“Blessed are the merciful, for they will receive mercy.”
“Happy the kind — because they shall find kindness.”– Matthew 5:7 New Revised Standard Version (merciful/mercy) and Young’s Literal Translation (kind/kindness)
I’ve been humming a song off and on since worship Sunday morning. Every once in awhile I sing a few words of the refrain: “So be merciful, just as our God is merciful.” It’s a newish hymn – published in 2015 – by Ed Bolduc. The tune is new and the refrain is new. But the verses are from a hymn first published in 1854: “There’s a Wideness in God’s Mercy” by Frederick W. Faber.
There’s a wideness in God’s mercy, Like the wideness of the sea;
There’s a kindness in [God’s] justice, Which is more than liberty.
For the love of God is broader Than the measure of our mind;– Frederick W. Faber, “There’s A Wideness in God’s Mercy,” stanzas 1, 5
And the heart of the Eternal Is most wonderfully kind.
According to Hymnary.org, one version or another of Faber’s hymn has been published in at least 757 hymnals. Faber’s other famous hymn – “Faith of Our Fathers” – shows up in at least 728.
From what I can see there were at 12 stanzas in the original “There’s a Wideness to God’s Mercy.” Different folks mix and match the stanzas into verses (typically two per verse), usually leaving out a few. There are, of course, several different tunes to which it can be sung – which is exactly the sort of thing that can lead to my confusion when leading worship in a new (to me) place!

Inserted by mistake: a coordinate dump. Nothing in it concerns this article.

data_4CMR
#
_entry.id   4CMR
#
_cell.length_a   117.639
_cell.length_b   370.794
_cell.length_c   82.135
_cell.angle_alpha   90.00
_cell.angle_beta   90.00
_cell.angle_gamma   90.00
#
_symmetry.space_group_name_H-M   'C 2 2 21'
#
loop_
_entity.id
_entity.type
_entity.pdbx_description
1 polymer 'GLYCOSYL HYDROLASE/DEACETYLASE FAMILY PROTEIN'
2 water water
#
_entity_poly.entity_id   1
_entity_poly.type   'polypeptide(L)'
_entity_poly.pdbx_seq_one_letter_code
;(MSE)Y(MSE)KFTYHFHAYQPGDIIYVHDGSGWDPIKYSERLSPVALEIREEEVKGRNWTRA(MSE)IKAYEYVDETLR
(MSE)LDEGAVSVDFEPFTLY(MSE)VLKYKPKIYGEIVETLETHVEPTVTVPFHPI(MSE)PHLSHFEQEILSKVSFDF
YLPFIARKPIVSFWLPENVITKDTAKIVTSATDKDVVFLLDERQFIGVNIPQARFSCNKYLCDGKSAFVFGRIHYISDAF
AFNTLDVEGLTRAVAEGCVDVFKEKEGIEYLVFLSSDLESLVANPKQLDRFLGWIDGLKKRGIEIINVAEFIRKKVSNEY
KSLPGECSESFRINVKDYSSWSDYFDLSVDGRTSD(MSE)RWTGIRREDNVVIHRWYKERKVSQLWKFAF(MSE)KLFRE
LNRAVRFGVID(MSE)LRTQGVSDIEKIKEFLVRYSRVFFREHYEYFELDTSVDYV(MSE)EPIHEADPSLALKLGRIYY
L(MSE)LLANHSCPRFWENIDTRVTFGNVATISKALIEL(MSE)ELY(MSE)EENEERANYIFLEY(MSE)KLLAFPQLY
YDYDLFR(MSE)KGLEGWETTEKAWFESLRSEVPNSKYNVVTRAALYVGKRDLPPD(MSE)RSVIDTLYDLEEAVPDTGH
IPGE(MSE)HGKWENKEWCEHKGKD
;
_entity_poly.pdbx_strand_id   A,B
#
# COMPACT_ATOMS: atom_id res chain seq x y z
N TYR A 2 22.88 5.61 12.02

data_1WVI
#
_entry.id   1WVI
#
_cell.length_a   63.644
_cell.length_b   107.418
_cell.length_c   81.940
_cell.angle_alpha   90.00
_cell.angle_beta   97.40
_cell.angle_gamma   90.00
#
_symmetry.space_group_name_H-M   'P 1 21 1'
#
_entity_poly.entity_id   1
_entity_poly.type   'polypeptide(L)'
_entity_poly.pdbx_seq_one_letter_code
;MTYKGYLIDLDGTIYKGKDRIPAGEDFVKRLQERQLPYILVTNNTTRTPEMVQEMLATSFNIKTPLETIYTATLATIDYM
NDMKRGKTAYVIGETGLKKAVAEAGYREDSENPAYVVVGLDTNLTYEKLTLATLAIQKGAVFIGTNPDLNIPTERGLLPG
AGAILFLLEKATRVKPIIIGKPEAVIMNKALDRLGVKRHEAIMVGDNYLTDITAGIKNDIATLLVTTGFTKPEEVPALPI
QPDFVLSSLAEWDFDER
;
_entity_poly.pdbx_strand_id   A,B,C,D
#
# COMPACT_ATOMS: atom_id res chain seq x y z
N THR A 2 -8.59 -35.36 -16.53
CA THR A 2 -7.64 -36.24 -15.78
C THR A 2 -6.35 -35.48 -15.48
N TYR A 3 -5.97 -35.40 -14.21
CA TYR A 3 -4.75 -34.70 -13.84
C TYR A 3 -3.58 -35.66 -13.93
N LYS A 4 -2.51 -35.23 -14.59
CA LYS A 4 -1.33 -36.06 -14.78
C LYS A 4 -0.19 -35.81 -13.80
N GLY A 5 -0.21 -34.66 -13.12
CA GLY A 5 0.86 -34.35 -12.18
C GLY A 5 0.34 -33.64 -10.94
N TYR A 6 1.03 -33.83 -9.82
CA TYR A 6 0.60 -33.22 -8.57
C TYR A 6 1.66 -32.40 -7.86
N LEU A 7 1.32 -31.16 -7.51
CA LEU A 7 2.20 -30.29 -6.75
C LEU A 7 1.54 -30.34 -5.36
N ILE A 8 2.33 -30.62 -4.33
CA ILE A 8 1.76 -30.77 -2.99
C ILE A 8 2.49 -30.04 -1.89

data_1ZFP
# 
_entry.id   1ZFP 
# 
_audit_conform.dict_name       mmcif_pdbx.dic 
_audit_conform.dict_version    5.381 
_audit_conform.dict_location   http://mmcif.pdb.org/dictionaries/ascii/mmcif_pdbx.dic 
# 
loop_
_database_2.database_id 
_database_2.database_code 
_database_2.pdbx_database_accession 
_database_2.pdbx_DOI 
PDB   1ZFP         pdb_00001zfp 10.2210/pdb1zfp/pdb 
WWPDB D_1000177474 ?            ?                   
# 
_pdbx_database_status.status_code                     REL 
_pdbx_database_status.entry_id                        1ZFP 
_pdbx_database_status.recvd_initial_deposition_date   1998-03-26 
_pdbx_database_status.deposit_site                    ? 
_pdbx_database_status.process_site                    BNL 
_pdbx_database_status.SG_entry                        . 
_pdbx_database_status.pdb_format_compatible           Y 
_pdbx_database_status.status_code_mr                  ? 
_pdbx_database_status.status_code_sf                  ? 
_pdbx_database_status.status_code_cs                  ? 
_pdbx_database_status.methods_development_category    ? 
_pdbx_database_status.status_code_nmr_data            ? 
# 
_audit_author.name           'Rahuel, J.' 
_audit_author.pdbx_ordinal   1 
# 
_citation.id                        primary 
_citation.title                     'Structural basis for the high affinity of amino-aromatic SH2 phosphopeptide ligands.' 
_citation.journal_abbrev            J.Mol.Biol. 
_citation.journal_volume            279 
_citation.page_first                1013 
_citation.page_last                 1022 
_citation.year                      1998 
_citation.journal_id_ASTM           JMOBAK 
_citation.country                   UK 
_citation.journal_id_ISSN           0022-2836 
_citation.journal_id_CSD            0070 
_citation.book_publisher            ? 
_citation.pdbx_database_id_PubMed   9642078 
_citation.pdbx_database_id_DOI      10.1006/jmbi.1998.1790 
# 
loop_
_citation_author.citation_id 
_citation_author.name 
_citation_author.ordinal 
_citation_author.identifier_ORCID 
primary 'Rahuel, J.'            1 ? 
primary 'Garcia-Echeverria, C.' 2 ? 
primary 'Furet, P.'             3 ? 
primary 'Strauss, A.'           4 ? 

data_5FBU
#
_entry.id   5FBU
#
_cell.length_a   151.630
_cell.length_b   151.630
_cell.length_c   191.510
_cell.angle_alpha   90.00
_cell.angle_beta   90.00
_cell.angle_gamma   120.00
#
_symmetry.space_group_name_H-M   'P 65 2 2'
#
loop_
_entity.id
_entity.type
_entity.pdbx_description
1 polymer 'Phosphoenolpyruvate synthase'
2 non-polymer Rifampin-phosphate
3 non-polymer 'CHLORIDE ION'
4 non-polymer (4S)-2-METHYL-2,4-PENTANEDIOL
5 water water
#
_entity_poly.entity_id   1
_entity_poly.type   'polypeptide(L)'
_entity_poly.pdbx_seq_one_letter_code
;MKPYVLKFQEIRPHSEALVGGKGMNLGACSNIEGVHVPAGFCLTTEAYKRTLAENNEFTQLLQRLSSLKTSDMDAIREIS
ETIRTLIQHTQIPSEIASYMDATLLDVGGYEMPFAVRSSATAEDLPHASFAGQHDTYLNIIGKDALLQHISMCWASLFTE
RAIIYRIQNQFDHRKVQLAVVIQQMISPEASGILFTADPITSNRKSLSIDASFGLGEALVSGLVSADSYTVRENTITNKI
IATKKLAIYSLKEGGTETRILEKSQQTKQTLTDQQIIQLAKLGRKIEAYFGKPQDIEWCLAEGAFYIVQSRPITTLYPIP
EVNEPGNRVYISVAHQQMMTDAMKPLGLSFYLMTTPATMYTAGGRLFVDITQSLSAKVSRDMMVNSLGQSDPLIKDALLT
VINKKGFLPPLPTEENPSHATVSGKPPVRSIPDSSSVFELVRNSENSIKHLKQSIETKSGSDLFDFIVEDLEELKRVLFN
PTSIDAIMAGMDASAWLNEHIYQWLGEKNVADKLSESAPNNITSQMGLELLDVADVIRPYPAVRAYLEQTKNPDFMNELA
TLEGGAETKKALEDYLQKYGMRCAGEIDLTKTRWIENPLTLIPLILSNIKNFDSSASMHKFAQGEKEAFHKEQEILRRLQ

I began this blogpost thinking about mercy – hence the beatitude at the top – and was delighted to discover Young’s Literal Translation of kindness. The dictionary at the back of my Greek New Testament lists both mercy and compassion as suitable translations. Whatever word we use, we are called to be merciful / kind / compassionate in response to God’s mercy / kindness / compassion.
So be merciful, just as our God is merciful.Ed Bolduc, “There’s a Wideness in God’s Mercy / Be Merciful,” Refrain (c) 2015. World Library Publications.
Be merciful, just as our God is merciful to us.
Let there be a wideness in our mercy.
Let there be a kindness in our hearts.
Oh, may our lives be merciful.
My you know mercy, compassion and kindness.
May you be merciful, compassionate, kind.
p.s. There is a YouTube video of Bolduc’s version.
Wow. More than I ever knew about this hymn with lyrics I treasure – though not the traditional melody it’s set to (Wellesley); In Babilone is a much better tune. Ed Bolduc’s rendition is fabulous; his refrain will bless the rest of my day! Thanks–I’m sharing this w/my sisters!!
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Thanks, Kristy! I really like Buldoc’s setting … the refrain lingers and lingers. Always grateful to pick up a new hymn when John in singing with the Catholics! Because it’s set to In Babilone in The New Century Hymnal that’s the tune I know best.